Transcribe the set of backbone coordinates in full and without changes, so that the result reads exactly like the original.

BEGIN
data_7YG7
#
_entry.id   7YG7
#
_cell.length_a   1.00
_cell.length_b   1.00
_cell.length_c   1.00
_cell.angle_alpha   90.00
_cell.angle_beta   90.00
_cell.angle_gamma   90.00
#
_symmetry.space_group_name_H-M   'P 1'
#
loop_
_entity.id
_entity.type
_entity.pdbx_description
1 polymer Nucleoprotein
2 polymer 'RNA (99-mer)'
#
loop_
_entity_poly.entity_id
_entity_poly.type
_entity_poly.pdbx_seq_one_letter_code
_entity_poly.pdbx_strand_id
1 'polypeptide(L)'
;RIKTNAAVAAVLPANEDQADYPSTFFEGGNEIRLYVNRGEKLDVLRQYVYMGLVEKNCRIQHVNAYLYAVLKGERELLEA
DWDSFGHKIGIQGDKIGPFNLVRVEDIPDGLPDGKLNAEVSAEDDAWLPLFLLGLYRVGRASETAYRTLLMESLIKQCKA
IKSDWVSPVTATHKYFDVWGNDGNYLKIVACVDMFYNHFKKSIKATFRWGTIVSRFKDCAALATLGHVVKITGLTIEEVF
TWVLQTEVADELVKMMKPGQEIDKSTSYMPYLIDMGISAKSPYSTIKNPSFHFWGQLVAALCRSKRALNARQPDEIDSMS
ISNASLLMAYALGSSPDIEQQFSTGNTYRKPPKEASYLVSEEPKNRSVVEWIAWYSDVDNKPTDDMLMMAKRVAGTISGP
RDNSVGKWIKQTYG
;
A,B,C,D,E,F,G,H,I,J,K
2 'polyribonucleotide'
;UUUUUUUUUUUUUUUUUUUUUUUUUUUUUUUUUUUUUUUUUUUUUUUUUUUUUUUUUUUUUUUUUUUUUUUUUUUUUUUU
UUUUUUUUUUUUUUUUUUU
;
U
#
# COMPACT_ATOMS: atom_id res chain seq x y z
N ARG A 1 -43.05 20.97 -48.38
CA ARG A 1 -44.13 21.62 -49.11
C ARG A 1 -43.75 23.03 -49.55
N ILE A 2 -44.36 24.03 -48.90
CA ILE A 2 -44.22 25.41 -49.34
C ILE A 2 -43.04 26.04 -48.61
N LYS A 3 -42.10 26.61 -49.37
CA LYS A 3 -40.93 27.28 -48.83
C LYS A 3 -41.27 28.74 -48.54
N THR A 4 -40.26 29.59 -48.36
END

data_7YG7
#
_entry.id   7YG7
#
_cell.length_a   1.00
_cell.length_b   1.00
_cell.length_c   1.00
_cell.angle_alpha   90.00
_cell.angle_beta   90.00
_cell.angle_gamma   90.00
#
_symmetry.space_group_name_H-M   'P 1'
#
loop_
_entity.id
_entity.type
_entity.pdbx_description
1 polymer Nucleoprotein
2 polymer 'RNA (99-mer)'
#
loop_
_entity_poly.entity_id
_entity_poly.type
_entity_poly.pdbx_seq_one_letter_code
_entity_poly.pdbx_strand_id
1 'polypeptide(L)'
;RIKTNAAVAAVLPANEDQADYPSTFFEGGNEIRLYVNRGEKLDVLRQYVYMGLVEKNCRIQHVNAYLYAVLKGERELLEA
DWDSFGHKIGIQGDKIGPFNLVRVEDIPDGLPDGKLNAEVSAEDDAWLPLFLLGLYRVGRASETAYRTLLMESLIKQCKA
IKSDWVSPVTATHKYFDVWGNDGNYLKIVACVDMFYNHFKKSIKATFRWGTIVSRFKDCAALATLGHVVKITGLTIEEVF
TWVLQTEVADELVKMMKPGQEIDKSTSYMPYLIDMGISAKSPYSTIKNPSFHFWGQLVAALCRSKRALNARQPDEIDSMS
ISNASLLMAYALGSSPDIEQQFSTGNTYRKPPKEASYLVSEEPKNRSVVEWIAWYSDVDNKPTDDMLMMAKRVAGTISGP
RDNSVGKWIKQTYG
;
A,B,C,D,E,F,G,H,I,J,K
2 'polyribonucleotide'
;UUUUUUUUUUUUUUUUUUUUUUUUUUUUUUUUUUUUUUUUUUUUUUUUUUUUUUUUUUUUUUUUUUUUUUUUUUUUUUUU
UUUUUUUUUUUUUUUUUUU
;
U
#
# COMPACT_ATOMS: atom_id res chain seq x y z
N ARG A 1 -43.05 20.97 -48.38
CA ARG A 1 -44.13 21.62 -49.11
C ARG A 1 -43.75 23.03 -49.55
N ILE A 2 -44.36 24.03 -48.90
CA ILE A 2 -44.22 25.41 -49.34
C ILE A 2 -43.04 26.04 -48.61
N LYS A 3 -42.10 26.61 -49.37
CA LYS A 3 -40.93 27.28 -48.83
C LYS A 3 -41.27 28.74 -48.54
N THR A 4 -40.26 29.59 -48.36